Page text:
Chapter 12: Promoting Civic Engagement in a Required General Education Course
John Suarez, SUNY Cortland
This chapter explains how first-year English composition students began developing a commitment to civic engagement by working on a problem-based learning assignment in a service-learning learning community. Students used those strategies – service-learning, problem-based learning, and a learning community – to reach their basic academic objective: demonstrate skills in developing relationships. Those skills are central to coherence in writing and to empathy, which is important in committing to civic engagement.
These students moved along the five-stage path to that commitment through these strategies’ place-based challenges and opportunities to reflect. In this case, students reflected on their listening skills, role-play activities, and community experiences. Through their reflections, students “constructed” knowledge: they created claims about people, policies, and conditions.
Those claims can reveal misunderstandings that provide the instructor with teachable moments; the instructor should address those moments quickly by replacing planned lessons with others that help students connect service-learning experiences and claims with learning objectives, such as critical thinking skills.
My students’ essays and reflections show the degree to which students met the course’s learning objectives. I describe ways of addressing the challenges associated with this approach, including a lack of established campus/community relationships, a lack of time, and weak civil-discourse skills.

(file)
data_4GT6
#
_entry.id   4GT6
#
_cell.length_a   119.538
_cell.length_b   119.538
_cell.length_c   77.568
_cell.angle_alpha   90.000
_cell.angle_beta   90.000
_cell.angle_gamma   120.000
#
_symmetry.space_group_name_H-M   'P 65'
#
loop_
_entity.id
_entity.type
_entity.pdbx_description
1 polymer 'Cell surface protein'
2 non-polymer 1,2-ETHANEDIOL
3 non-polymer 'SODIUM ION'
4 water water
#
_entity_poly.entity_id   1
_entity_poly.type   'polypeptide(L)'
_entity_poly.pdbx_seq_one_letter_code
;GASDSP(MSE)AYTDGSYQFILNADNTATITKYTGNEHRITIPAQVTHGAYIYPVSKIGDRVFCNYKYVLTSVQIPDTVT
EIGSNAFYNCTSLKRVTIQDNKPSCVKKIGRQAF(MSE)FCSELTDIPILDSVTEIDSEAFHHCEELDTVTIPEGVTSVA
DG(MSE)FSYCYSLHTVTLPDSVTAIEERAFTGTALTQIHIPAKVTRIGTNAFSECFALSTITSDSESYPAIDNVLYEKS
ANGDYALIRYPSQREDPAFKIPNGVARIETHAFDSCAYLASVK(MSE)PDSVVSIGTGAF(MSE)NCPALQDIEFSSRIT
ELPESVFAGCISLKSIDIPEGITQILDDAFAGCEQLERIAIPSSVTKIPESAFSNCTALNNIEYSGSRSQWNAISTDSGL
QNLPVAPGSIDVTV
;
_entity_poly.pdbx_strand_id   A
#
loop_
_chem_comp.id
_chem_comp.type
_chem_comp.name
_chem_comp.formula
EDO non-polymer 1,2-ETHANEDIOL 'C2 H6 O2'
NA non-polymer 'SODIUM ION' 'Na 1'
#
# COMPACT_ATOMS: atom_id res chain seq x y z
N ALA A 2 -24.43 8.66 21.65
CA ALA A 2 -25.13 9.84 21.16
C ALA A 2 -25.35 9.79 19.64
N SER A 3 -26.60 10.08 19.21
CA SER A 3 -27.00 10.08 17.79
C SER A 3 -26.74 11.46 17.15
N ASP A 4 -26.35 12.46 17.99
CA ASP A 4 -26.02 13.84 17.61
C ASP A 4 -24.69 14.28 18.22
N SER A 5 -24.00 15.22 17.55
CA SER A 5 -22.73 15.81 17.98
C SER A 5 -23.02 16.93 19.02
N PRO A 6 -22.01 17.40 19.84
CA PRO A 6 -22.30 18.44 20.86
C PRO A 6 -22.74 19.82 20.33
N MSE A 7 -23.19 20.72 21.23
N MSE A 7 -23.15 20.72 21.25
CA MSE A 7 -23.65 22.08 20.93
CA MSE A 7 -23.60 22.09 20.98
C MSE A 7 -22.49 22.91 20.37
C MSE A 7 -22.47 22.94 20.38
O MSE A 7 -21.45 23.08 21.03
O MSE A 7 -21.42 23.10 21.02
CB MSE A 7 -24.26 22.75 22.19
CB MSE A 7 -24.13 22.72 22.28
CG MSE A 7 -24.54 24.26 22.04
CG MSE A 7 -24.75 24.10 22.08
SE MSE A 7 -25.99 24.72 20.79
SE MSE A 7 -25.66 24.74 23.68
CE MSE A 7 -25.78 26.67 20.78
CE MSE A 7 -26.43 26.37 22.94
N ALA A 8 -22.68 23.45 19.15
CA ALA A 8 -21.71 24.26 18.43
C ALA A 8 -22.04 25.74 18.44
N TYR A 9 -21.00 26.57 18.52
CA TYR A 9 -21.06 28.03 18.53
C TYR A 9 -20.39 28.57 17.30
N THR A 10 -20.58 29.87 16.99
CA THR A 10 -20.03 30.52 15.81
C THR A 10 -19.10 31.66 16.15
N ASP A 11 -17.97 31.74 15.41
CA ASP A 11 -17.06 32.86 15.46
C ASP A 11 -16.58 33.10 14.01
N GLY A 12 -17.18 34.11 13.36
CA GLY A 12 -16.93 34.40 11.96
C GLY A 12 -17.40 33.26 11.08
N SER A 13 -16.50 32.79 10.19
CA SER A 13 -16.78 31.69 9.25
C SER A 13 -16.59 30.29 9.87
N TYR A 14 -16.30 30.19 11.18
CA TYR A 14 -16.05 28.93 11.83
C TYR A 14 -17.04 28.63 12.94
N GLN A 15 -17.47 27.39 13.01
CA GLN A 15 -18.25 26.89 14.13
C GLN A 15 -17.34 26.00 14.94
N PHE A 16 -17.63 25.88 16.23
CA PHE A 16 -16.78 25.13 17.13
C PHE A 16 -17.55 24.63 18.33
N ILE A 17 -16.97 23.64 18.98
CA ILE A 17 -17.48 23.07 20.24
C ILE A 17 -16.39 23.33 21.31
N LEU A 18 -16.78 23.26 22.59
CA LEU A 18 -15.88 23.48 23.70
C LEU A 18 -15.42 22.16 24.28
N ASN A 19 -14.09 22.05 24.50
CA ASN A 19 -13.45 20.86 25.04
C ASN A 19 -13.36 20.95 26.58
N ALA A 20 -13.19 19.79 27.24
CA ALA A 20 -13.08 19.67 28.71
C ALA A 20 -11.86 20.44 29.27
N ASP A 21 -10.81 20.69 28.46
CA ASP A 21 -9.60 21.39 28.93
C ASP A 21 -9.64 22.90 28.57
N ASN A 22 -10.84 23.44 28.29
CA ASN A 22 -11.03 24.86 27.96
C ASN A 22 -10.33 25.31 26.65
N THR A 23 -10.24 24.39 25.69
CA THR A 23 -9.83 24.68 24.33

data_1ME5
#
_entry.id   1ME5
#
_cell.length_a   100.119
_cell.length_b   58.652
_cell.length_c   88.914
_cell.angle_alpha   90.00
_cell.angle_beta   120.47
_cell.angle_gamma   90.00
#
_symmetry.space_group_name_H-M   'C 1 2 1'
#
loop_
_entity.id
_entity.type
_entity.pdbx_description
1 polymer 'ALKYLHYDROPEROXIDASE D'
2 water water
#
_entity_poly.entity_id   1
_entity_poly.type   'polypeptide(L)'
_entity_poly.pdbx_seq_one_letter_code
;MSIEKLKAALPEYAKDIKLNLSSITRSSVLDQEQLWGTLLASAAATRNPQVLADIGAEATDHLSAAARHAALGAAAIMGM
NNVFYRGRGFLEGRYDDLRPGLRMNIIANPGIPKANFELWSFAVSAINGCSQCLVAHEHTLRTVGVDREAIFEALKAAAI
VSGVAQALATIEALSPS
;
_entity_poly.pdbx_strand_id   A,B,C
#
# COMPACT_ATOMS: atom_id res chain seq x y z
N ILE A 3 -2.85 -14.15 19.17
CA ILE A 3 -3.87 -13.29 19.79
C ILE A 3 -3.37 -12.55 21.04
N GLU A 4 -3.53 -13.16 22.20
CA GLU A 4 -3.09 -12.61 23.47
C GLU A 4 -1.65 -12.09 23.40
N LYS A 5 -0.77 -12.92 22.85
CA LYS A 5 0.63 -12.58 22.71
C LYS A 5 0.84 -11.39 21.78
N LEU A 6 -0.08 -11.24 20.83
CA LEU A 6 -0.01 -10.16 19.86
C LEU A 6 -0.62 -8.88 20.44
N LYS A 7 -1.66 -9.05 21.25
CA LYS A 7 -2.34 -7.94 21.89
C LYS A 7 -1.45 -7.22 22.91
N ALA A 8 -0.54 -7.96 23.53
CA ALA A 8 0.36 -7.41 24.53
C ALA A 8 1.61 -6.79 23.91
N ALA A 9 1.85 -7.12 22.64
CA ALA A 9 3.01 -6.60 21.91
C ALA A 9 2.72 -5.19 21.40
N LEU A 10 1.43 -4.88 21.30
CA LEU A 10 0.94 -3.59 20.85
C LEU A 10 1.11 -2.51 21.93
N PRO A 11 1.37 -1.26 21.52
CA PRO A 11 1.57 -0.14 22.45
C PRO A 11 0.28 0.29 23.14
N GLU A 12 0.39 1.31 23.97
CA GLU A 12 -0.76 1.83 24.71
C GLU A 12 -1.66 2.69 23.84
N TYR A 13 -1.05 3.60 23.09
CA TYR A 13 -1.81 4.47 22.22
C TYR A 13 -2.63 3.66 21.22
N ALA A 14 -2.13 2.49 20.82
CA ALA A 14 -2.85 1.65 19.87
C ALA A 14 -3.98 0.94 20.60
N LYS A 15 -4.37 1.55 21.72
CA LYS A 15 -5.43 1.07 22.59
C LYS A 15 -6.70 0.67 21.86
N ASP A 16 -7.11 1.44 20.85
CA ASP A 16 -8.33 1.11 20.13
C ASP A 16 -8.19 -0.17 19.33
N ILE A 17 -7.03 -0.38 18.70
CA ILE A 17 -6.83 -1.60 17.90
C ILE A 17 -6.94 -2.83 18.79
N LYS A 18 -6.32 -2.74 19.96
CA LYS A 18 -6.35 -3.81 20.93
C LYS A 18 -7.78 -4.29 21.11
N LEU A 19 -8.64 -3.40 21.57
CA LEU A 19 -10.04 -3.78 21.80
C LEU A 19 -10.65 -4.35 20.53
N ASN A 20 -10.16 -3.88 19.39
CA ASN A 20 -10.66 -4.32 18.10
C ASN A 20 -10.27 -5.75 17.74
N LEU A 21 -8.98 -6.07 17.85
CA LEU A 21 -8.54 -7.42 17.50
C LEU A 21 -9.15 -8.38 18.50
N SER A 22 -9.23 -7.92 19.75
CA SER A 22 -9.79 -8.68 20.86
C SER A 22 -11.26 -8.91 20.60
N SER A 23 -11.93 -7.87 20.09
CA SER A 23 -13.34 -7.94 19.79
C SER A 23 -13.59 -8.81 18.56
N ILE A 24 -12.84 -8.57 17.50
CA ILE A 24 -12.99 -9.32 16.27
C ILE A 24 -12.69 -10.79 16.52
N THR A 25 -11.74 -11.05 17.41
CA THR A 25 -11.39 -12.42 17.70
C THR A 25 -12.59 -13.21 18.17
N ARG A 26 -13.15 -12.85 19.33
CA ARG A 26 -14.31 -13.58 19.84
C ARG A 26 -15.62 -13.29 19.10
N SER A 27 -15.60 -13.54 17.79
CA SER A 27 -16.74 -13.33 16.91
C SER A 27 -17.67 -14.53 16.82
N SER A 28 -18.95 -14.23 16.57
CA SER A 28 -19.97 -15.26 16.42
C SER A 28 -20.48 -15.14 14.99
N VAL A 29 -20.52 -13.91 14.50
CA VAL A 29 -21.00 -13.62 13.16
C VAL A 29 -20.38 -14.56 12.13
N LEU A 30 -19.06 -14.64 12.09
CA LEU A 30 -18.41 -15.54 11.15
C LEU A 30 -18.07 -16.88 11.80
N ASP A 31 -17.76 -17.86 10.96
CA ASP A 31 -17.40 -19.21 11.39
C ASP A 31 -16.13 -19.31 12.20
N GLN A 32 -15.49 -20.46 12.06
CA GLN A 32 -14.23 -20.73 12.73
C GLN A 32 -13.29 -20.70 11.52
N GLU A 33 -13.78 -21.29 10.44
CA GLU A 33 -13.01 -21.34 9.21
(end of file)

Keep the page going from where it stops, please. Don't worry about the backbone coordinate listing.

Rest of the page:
About the Author
John Suarez is the Coordinator of the Office of Service-Learning at SUNY Cortland. In 1999, he launched service-learning English Composition courses in the college’s Writing Program. He partners with faculty and community agency supervisors on multidisciplinary civic engagement projects. Publications include “Emotion in PBL and SL,” in Engaged Faculty Curriculum, Community-Campus Partnerships for Health (2015) and “Empathy, action, and intercultural competence: A neurological rationale for simulation’s effectiveness in developing intercultural competence,” in Intercultural Horizons: Intercultural Strategies in Civic Engagement, Cambridge Scholars Publishing, UK. (2014). Presentations include “Reflective listening in professional settings,” United University Professionals meeting, SUNY Cortland, November 2016, and “’Hire’ Education, Public Purpose, and Student Employers,” Campus Compact Conference, Boston, March 2016. He earned his MS, Education, and BA, Speech/Theater, from SUNY Oneonta.
Teaching Civic Engagement Across the Disciplines / Copyright ©2017 by the American Political Science Association / pp: 169-182